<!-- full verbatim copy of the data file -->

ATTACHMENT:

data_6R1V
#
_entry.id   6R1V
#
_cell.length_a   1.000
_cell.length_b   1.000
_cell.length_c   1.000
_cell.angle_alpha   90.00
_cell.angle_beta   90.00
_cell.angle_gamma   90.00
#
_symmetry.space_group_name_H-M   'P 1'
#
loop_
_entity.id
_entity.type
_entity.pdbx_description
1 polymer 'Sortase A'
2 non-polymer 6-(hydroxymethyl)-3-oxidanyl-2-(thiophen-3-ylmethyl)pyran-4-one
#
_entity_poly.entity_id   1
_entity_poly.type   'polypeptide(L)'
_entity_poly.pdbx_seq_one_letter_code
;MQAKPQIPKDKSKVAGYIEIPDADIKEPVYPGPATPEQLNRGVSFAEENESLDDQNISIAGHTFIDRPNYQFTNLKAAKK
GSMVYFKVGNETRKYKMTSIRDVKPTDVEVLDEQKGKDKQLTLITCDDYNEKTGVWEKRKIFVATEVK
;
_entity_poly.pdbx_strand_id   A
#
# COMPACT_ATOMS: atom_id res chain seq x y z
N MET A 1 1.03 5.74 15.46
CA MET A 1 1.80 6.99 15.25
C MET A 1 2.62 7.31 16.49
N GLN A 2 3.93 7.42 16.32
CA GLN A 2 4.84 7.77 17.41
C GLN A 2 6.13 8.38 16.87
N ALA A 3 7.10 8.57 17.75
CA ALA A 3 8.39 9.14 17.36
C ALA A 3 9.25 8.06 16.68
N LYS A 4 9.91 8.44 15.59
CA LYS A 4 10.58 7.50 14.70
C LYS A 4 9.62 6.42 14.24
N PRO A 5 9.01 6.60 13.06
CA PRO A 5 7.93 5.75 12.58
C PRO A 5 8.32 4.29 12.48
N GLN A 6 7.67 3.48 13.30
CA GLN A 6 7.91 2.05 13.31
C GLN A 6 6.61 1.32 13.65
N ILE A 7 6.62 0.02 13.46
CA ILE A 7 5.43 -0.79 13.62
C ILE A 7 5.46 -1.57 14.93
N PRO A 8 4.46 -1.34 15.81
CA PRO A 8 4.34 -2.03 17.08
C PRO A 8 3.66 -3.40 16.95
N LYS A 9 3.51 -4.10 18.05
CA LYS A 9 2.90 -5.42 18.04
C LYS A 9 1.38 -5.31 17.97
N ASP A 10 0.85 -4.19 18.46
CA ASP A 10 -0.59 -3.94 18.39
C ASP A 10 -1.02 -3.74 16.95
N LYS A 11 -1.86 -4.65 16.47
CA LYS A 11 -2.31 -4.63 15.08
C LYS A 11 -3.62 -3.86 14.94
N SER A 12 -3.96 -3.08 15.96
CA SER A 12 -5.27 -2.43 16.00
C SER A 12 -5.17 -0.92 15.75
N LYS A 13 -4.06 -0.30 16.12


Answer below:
data_6R1V
#
_entry.id   6R1V
#
_cell.length_a   1.000
_cell.length_b   1.000
_cell.length_c   1.000
_cell.angle_alpha   90.00
_cell.angle_beta   90.00
_cell.angle_gamma   90.00
#
_symmetry.space_group_name_H-M   'P 1'
#
loop_
_entity.id
_entity.type
_entity.pdbx_description
1 polymer 'Sortase A'
2 non-polymer 6-(hydroxymethyl)-3-oxidanyl-2-(thiophen-3-ylmethyl)pyran-4-one
#
_entity_poly.entity_id   1
_entity_poly.type   'polypeptide(L)'
_entity_poly.pdbx_seq_one_letter_code
;MQAKPQIPKDKSKVAGYIEIPDADIKEPVYPGPATPEQLNRGVSFAEENESLDDQNISIAGHTFIDRPNYQFTNLKAAKK
GSMVYFKVGNETRKYKMTSIRDVKPTDVEVLDEQKGKDKQLTLITCDDYNEKTGVWEKRKIFVATEVK
;
_entity_poly.pdbx_strand_id   A
#
# COMPACT_ATOMS: atom_id res chain seq x y z
N MET A 1 1.03 5.74 15.46
CA MET A 1 1.80 6.99 15.25
C MET A 1 2.62 7.31 16.49
N GLN A 2 3.93 7.42 16.32
CA GLN A 2 4.84 7.77 17.41
C GLN A 2 6.13 8.38 16.87
N ALA A 3 7.10 8.57 17.75
CA ALA A 3 8.39 9.14 17.36
C ALA A 3 9.25 8.06 16.68
N LYS A 4 9.91 8.44 15.59
CA LYS A 4 10.58 7.50 14.70
C LYS A 4 9.62 6.42 14.24
N PRO A 5 9.01 6.60 13.06
CA PRO A 5 7.93 5.75 12.58
C PRO A 5 8.32 4.29 12.48
N GLN A 6 7.67 3.48 13.30
CA GLN A 6 7.91 2.05 13.31
C GLN A 6 6.61 1.32 13.65
N ILE A 7 6.62 0.02 13.46
CA ILE A 7 5.43 -0.79 13.62
C ILE A 7 5.46 -1.57 14.93
N PRO A 8 4.46 -1.34 15.81
CA PRO A 8 4.34 -2.03 17.08
C PRO A 8 3.66 -3.40 16.95
N LYS A 9 3.51 -4.10 18.05
CA LYS A 9 2.90 -5.42 18.04
C LYS A 9 1.38 -5.31 17.97
N ASP A 10 0.85 -4.19 18.46
CA ASP A 10 -0.59 -3.94 18.39
C ASP A 10 -1.02 -3.74 16.95
N LYS A 11 -1.86 -4.65 16.47
CA LYS A 11 -2.31 -4.63 15.08
C LYS A 11 -3.62 -3.86 14.94
N SER A 12 -3.96 -3.08 15.96
CA SER A 12 -5.27 -2.43 16.00
C SER A 12 -5.17 -0.92 15.75
N LYS A 13 -4.06 -0.30 16.12